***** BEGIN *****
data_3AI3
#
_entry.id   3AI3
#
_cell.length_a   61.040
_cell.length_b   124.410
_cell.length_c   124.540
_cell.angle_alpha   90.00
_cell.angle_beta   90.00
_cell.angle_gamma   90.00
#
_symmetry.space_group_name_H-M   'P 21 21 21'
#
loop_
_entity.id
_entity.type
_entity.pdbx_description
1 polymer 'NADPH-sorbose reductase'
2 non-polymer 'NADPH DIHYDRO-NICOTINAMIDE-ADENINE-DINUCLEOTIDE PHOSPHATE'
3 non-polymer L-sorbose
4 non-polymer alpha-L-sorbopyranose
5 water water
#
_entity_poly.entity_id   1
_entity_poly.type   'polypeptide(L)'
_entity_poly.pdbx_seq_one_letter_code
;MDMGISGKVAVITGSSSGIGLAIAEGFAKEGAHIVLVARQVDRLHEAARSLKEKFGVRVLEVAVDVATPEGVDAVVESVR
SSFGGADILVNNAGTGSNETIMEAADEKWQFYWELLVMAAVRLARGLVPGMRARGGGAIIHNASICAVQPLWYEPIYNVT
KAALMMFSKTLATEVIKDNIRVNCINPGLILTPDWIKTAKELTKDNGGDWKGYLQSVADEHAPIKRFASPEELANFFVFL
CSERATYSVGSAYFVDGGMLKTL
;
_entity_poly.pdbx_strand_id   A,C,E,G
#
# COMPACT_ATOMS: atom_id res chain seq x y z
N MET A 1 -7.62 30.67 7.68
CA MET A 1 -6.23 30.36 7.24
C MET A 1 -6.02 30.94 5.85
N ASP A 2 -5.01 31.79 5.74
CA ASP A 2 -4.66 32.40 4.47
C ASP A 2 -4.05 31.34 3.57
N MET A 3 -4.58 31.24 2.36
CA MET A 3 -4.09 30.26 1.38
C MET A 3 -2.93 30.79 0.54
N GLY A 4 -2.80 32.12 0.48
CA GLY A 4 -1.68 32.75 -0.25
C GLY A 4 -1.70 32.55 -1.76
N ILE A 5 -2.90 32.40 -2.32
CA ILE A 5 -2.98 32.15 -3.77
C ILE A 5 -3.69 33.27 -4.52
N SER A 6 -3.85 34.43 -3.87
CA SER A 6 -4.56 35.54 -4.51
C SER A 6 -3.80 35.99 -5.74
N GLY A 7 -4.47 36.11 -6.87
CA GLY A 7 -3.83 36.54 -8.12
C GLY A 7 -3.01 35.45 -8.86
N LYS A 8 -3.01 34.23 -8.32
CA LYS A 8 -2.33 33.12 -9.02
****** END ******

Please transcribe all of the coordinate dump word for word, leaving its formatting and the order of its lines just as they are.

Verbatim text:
data_3AI3
#
_entry.id   3AI3
#
_cell.length_a   61.040
_cell.length_b   124.410
_cell.length_c   124.540
_cell.angle_alpha   90.00
_cell.angle_beta   90.00
_cell.angle_gamma   90.00
#
_symmetry.space_group_name_H-M   'P 21 21 21'
#
loop_
_entity.id
_entity.type
_entity.pdbx_description
1 polymer 'NADPH-sorbose reductase'
2 non-polymer 'NADPH DIHYDRO-NICOTINAMIDE-ADENINE-DINUCLEOTIDE PHOSPHATE'
3 non-polymer L-sorbose
4 non-polymer alpha-L-sorbopyranose
5 water water
#
_entity_poly.entity_id   1
_entity_poly.type   'polypeptide(L)'
_entity_poly.pdbx_seq_one_letter_code
;MDMGISGKVAVITGSSSGIGLAIAEGFAKEGAHIVLVARQVDRLHEAARSLKEKFGVRVLEVAVDVATPEGVDAVVESVR
SSFGGADILVNNAGTGSNETIMEAADEKWQFYWELLVMAAVRLARGLVPGMRARGGGAIIHNASICAVQPLWYEPIYNVT
KAALMMFSKTLATEVIKDNIRVNCINPGLILTPDWIKTAKELTKDNGGDWKGYLQSVADEHAPIKRFASPEELANFFVFL
CSERATYSVGSAYFVDGGMLKTL
;
_entity_poly.pdbx_strand_id   A,C,E,G
#
# COMPACT_ATOMS: atom_id res chain seq x y z
N MET A 1 -7.62 30.67 7.68
CA MET A 1 -6.23 30.36 7.24
C MET A 1 -6.02 30.94 5.85
N ASP A 2 -5.01 31.79 5.74
CA ASP A 2 -4.66 32.40 4.47
C ASP A 2 -4.05 31.34 3.57
N MET A 3 -4.58 31.24 2.36
CA MET A 3 -4.09 30.26 1.38
C MET A 3 -2.93 30.79 0.54
N GLY A 4 -2.80 32.12 0.48
CA GLY A 4 -1.68 32.75 -0.25
C GLY A 4 -1.70 32.55 -1.76
N ILE A 5 -2.90 32.40 -2.32
CA ILE A 5 -2.98 32.15 -3.77
C ILE A 5 -3.69 33.27 -4.52
N SER A 6 -3.85 34.43 -3.87
CA SER A 6 -4.56 35.54 -4.51
C SER A 6 -3.80 35.99 -5.74
N GLY A 7 -4.47 36.11 -6.87
CA GLY A 7 -3.83 36.54 -8.12
C GLY A 7 -3.01 35.45 -8.86
N LYS A 8 -3.01 34.23 -8.32
CA LYS A 8 -2.33 33.12 -9.02